What’s the deal with FileVault? What do you know about it?
Maybe you’ve heard purblind geeks claim that FileVault is impervious to NSA spying. Or maybe you heard about FileVault from your tech savant friend who seems to know about the latest trends days before it breaks to the major news outlets.
FileVault is a really good thing and can prevent sensitive data on your computer from being disclosed to unauthorized thieves. If your Macbook was locked when it was lost or stolen then you’re making it extremely difficult for anyone to get your data. That’s because FileVault 2 uses Full Disk Encryption (FDE) to secure the entire drive (including the Startup Volume) It accomplishes this via XTS-AES 128bit encryption which is just flowery for “kick ass protection”.
Think of it this way: it takes about the same amount of energy to break FileVault 2 as it does to boil all the water contained in every ocean on earth.
Furthermore, it’s always a propitious sign when the cerebral guys at the National Institute of Standards and Technology (NIST) have your back. In Special Publication 800-38E, NIST explicitly endorsed XTS-AES.
And the best part of FileVault 2 is that it won’t burden your system; it shouldn’t slow it down by any noticeable amount.
According to a XBech test launched by OSX Daily, FileVault 2’s performance is unprecedented. It doesn’t matter if you’re using a Solid State Drive (SSD), traditional drive or a Core i3, i5 or i7 processor, the encryption is largely transparent to user experience.
Things to think about first
On the flip-side there are several considerations we need to address.
First, Full Disk Encryption is only as strong as your password. The password is the thing that prevents you from unwittingly abetting a criminal in data theft.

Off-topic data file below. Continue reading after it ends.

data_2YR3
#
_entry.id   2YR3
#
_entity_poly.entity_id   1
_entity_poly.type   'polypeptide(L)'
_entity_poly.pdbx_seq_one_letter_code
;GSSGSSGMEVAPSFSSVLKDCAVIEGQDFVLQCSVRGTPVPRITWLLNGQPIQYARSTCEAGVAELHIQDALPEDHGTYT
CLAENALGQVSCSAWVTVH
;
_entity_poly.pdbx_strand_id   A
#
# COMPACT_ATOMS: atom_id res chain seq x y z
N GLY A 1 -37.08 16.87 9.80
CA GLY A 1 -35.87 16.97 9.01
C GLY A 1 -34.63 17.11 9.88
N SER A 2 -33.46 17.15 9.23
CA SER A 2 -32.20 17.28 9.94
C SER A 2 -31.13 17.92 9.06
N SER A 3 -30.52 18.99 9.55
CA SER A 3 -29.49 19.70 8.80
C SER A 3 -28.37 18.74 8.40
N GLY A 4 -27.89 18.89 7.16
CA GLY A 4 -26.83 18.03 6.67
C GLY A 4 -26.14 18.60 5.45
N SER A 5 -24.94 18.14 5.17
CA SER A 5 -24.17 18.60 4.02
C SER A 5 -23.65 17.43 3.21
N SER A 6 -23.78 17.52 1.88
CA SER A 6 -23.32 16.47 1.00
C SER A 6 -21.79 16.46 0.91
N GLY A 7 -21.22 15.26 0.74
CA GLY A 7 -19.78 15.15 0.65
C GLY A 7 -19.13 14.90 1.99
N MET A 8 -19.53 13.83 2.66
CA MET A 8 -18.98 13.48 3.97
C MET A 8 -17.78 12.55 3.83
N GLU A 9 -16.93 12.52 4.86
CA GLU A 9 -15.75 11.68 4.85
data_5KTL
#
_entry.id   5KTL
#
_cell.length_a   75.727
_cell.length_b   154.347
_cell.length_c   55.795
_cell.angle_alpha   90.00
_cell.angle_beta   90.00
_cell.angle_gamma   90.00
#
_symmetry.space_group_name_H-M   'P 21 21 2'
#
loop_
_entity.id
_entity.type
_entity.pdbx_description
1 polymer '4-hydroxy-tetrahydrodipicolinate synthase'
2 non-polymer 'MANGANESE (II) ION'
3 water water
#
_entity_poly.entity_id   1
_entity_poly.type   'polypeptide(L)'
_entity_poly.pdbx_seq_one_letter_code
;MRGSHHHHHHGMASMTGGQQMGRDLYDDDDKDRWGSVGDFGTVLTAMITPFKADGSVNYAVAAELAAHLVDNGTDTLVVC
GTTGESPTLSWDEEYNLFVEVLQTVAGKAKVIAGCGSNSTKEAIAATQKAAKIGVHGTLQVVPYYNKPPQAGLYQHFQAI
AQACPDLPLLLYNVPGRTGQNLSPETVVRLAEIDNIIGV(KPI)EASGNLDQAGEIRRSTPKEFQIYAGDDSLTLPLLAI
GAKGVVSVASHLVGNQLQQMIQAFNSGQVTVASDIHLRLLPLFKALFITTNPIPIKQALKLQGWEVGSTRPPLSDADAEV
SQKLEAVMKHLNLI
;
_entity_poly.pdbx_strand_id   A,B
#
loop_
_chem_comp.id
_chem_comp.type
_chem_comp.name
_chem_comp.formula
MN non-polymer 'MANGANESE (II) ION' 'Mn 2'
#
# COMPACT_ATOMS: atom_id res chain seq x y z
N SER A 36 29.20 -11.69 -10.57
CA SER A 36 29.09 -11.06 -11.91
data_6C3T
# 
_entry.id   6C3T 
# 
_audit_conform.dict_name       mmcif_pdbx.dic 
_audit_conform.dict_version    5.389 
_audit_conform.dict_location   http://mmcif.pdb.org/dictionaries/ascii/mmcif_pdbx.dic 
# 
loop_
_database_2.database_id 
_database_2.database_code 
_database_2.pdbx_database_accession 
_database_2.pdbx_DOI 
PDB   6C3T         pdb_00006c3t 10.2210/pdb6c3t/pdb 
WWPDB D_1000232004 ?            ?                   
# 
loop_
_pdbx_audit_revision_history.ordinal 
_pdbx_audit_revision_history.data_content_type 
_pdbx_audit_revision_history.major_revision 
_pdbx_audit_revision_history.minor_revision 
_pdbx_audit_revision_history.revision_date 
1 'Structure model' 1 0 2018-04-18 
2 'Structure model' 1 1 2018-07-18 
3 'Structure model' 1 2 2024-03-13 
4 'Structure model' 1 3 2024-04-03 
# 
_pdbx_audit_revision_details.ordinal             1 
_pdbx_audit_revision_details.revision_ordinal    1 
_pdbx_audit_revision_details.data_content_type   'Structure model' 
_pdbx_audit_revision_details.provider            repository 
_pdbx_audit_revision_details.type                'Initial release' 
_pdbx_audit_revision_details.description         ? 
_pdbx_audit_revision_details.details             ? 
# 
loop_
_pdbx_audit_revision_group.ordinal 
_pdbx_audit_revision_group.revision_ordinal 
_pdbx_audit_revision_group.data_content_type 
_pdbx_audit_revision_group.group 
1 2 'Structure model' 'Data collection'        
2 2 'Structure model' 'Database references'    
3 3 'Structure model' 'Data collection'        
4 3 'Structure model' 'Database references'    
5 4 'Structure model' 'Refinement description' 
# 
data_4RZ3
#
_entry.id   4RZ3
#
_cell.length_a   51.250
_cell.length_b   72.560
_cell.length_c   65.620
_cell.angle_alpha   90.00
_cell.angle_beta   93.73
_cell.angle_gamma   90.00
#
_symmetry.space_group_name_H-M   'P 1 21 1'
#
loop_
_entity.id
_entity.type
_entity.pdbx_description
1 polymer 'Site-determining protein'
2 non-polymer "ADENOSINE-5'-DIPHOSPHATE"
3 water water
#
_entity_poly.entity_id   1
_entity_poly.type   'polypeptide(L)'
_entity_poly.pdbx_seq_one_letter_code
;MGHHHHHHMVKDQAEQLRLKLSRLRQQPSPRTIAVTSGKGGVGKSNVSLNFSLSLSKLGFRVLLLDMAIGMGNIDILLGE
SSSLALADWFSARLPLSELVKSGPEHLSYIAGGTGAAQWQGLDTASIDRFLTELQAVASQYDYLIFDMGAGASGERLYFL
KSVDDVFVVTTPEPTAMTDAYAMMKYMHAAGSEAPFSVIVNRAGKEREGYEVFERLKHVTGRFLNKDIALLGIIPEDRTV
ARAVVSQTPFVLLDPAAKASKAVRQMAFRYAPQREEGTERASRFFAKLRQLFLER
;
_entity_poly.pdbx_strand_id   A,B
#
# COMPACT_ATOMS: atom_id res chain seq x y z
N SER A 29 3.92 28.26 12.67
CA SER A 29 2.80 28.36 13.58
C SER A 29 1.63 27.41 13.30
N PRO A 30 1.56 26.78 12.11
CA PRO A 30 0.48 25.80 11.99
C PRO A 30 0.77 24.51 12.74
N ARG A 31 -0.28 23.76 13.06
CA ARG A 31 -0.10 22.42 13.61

A strong password is essential. That’s why I suggest using something like Diceware to bolster password complexity.
Diceware is a way to assemble secure passphrases into words from a random list. You roll dice to construct the password and compare results against a word list in your language. The advantage is that the words are are easy to spell and therefore memorable but unique enough that it’s harder to breach via brute-force.
But sometimes password complexity isn’t enough and this brings me to my second consideration.
Mountain View, California based security firm Passware Inc. published a paper claiming it cracked FileVault in about 40 minutes using live-memory analysis via a FireWire connection. This attack is particularly insidious because password complexity is irrelevant.
The lesson here is that even a full disk encrypted computer secured with FileVault, TrueCrypt or some other encryption tool, isn’t immune from attack because vestiges of the encryption key are still hanging out in memory.
With computer forensics experts can extract the key and use it to unlock your drive.
Therefore, I suggest you completely shut down your Mac when you’re not using it.
Whenever you’re working with confidential information don’t hibernate or sleep the computer. Instead, totally turn the Mac off so that any information in RAM gets flushed and effectively obviates the threat.
Setting up FileVault 2 in Mavericks
Jere’s how to setup FileVault 2 in Mac OS X Mavericks:
Kick open your System Preferences and type Security & Privacy in the search bar.
Click the FileVault tab and choose Turn on FileVault…
FileVault lists all the users accounts currently configured on your Mac.
Pick Enable User… next to each user you wish to grant access to your encrypted disk.
You’ll see a 24 character “bail out” key which you should save offline in a safe place. This key will be the only way you can get back into your computer if you forget your password.
Mavericks politely asks you to reboot the box.
After the computer starts up, you’ll login and the encryption should begin.
FileVault should automatically resume and start encrypting your stuff.
It took about 20 minutes to encrypt my new 128GB SSD drive. If you’re is bigger or has more content it could take up to an hour so plan for that.
One thing to note is that you can put your computer to sleep or even turn off your computer while its encrypting. Mavericks is smart enough to put the encryption process in abeyance; the next time you login it’ll finish up where it left off.
That’s all there is to it!
Oh, one more thing…
File Vault automatically forces your computer to require a password after sleeping or launching the screen saver. However, if you want to be extra secure, you should enable Require an Administrator Password To Access System Preferences with Lock icons. That way if you step away from your unlocked Mac and someone steps in behind you and tries to mess with your System Preferences they’ll be aghast when they discover they can’t do anything without the Admin pass.
You can enable this in the General tab under Security & Privacy.